National Anthem Wars: First-Responders Strike Back

About a year ago in the National Women’s Soccer League, the owner of the Washington Spirit made national news for his work to thwart a Colin Kaepernick-inspired national anthem protest by an opposing player. When owner Bill Lynch learned that Megan Rapinoe, the star of his team’s next opponent, was taking a knee for the national anthem to protest her mistreatment as a “gay person,” Lynch decided to preempt her self-glorifying antics:

In light of Seattle Reign and U.S. Women’s National Team member Megan Rapinoe’s public declaration that she intended to “take a knee” during the United States’ National Anthem tonight, we decided to play the anthem in our stadium ahead of schedule rather than subject our fans and friends to the disrespect we feel such an act would represent.

Sure, Rapinoe has a right to sit. And Lynch has a right to remove her opportunity.

I was reminded of Lynch’s “counter-protest” when news recently broke about law enforcement officials and first responders in Cleveland refusing to participate in the national anthem ceremonies of the city’s notoriously awful NFL team. It all went down after 12 Cleveland Browns refused to stand for the national anthem during a preseason game:

Some police officers and paramedics are doing something about it. The Cleveland Police Patrolmen’s Association and ILA Local 1975, representing the city’s dispatchers, EMTs and paramedics, said the Browns came to them weeks ago, and the team wanted city safety forces to hold the flag on the field for the opening game.  EMS union president Daniel Nemeth said it sounded great until a group of Browns players took a knee during the anthem.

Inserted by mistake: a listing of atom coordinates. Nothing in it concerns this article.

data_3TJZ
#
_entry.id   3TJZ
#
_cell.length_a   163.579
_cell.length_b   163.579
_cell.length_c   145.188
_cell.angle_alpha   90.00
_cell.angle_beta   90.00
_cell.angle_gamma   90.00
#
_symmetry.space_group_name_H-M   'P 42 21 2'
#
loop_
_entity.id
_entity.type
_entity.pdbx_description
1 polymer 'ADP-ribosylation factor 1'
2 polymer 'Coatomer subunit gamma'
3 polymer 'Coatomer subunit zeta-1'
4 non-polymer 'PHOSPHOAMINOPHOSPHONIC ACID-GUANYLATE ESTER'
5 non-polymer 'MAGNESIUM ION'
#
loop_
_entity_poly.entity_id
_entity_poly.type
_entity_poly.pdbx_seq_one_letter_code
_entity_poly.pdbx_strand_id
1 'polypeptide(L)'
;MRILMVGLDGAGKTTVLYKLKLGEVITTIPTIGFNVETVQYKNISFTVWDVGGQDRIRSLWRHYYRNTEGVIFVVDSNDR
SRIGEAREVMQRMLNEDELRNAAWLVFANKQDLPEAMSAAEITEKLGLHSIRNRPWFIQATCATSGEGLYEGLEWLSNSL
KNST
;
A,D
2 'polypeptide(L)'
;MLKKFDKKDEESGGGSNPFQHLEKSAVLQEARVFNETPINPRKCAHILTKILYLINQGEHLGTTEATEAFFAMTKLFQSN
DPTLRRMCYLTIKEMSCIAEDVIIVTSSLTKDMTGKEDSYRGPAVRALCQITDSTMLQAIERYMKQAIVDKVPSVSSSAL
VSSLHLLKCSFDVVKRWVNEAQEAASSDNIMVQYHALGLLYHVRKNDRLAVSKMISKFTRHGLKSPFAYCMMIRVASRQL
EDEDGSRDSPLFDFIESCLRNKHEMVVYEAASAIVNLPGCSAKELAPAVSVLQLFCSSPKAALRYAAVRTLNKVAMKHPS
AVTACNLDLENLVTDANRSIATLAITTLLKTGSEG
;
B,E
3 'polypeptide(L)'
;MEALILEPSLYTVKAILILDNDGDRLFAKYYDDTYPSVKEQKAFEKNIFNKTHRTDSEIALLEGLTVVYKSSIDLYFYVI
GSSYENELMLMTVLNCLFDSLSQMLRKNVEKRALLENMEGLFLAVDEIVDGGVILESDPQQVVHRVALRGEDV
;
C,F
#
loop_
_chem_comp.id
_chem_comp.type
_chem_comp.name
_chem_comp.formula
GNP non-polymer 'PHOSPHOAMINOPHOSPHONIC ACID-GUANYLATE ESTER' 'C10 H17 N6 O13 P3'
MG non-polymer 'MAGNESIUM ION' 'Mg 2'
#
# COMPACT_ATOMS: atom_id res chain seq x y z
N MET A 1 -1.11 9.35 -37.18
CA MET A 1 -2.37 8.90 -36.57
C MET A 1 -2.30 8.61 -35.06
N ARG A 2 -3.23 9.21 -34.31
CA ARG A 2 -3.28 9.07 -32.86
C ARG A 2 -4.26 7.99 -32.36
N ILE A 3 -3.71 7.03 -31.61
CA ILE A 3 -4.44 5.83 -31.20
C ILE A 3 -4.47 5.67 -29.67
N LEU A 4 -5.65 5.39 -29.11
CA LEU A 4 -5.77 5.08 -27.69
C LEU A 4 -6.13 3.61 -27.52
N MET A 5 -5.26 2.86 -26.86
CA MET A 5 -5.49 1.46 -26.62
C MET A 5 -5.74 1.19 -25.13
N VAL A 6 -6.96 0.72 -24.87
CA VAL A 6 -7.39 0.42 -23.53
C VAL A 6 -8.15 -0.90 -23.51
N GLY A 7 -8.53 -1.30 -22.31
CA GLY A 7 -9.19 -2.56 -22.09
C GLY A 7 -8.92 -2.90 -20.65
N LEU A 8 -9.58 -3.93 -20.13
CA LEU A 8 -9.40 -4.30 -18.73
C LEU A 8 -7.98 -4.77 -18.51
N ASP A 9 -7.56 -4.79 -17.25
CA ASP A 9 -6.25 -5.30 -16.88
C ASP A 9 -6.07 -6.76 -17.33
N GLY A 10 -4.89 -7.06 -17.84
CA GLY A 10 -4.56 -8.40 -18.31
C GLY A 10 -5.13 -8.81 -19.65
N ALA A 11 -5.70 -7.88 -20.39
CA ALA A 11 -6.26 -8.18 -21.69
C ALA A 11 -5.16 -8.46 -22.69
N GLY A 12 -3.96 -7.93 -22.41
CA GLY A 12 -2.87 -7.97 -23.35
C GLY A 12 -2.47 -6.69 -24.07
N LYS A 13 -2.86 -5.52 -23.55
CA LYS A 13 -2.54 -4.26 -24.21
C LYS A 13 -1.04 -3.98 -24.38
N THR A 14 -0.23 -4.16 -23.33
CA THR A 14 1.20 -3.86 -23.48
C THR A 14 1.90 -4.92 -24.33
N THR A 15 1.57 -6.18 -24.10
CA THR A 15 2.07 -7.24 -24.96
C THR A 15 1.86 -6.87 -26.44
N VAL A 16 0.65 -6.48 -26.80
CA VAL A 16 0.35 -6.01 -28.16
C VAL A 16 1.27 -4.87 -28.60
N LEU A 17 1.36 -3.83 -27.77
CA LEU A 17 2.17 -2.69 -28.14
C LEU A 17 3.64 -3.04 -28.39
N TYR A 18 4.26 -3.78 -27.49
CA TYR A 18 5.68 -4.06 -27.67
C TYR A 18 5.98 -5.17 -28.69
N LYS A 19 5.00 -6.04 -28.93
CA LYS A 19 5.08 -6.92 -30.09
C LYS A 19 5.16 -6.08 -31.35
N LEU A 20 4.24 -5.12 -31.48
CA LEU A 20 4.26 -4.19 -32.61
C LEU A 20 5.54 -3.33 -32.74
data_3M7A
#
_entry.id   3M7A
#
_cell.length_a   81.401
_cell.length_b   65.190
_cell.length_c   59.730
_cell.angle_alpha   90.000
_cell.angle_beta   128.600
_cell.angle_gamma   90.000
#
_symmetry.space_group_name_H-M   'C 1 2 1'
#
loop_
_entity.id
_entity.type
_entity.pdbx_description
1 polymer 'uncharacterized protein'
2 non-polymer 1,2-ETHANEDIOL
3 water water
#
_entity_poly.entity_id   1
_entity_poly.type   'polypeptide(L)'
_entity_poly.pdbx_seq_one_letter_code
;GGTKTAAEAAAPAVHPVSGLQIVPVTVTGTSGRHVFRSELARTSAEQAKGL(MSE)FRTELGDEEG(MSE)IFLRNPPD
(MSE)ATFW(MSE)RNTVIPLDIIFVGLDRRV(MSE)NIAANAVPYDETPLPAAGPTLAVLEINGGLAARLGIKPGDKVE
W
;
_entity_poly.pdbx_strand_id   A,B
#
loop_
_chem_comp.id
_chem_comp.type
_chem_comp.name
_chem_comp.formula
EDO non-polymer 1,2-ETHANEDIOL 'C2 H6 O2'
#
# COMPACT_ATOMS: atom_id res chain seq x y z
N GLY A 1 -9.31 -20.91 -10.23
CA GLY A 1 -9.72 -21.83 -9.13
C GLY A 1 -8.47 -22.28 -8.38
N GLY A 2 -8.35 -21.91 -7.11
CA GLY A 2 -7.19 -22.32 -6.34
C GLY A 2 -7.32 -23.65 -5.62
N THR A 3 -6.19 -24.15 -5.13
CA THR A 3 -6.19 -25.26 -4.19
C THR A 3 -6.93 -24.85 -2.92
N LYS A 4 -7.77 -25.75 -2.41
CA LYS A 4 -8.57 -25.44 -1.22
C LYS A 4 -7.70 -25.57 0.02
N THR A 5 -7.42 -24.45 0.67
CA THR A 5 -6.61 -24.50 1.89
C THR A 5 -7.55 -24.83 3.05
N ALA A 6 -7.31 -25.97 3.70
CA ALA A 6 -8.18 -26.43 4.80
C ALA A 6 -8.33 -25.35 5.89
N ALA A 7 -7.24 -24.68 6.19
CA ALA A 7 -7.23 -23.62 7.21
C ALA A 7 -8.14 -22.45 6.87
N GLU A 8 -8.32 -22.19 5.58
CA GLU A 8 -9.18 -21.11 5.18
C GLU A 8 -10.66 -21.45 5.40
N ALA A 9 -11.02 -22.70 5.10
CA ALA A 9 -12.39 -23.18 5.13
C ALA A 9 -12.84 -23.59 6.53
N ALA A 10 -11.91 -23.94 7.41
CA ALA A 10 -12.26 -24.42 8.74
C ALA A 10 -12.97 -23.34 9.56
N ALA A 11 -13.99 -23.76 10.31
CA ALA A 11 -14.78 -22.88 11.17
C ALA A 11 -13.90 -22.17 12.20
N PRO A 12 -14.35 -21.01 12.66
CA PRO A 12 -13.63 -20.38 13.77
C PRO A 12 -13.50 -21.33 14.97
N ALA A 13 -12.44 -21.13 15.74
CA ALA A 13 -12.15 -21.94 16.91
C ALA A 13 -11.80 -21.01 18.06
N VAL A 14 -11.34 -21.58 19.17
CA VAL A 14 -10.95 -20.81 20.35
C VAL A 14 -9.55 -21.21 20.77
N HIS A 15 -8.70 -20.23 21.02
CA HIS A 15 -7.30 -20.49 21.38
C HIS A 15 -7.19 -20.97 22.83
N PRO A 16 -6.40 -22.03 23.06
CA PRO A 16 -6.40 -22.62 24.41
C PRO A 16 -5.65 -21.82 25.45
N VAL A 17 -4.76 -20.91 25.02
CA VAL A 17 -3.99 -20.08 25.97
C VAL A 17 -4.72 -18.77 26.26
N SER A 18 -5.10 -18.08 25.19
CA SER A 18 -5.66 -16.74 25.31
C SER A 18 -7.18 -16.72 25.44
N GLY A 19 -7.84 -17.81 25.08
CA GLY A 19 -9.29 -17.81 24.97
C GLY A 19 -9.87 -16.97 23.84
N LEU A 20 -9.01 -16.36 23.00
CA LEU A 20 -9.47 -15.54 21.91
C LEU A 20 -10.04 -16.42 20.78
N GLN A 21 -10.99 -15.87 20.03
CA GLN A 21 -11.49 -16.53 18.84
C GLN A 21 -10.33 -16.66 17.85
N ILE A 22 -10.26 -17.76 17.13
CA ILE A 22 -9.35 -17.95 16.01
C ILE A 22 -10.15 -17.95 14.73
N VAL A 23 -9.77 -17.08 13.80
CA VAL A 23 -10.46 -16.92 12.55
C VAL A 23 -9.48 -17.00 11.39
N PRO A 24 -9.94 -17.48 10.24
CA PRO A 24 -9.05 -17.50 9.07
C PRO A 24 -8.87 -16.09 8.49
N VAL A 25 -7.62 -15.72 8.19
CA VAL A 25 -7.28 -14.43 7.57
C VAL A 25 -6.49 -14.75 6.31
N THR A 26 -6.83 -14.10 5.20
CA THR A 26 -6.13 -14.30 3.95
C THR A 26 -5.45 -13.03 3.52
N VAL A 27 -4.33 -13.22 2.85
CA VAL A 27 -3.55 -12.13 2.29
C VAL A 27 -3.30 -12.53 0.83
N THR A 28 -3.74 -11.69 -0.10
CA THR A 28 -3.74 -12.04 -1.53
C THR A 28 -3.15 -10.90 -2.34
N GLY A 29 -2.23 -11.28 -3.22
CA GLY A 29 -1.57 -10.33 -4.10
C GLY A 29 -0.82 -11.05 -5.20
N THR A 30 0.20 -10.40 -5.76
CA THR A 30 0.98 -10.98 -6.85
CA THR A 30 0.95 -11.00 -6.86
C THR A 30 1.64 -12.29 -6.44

“This hit home with me. I am a veteran, an 8-year veteran with the U.S. Marine Corps. So, to disrespect the flag by taking a knee is not something I was going to be a part of,” Nemeth said.

The police and EMS unions are sitting out to protest the protest. Right now the Browns have said that they will replace the first responders with members of the military. And while they will certainly be able to find enough people to hold the flag for their game, the public relations disaster brought on by the anthem-protesting players could be immense.

Though the NFL and left-wing media played down the impact of players disrespecting the national anthem in their political statements last year, it is now clear that those protests turned off a lot of fans who responded by turning off their TVs and not buying tickets.

So at some point it might be wise for league officials, team owners, and media to finally recognize that this whole “rights” thing is a two-way street. Of course any privileged NFL player can kneel for the anthem if their boss allows it. But the naïve idea that such an act will be immune to any consequences is no longer tenable.

And the consequences may be more than just lost revenue; it’s clear they may include lost prestige, respect, relationship, and partnership with fans, law enforcement, military, and many of our most honorable public servants.

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Peter Heck

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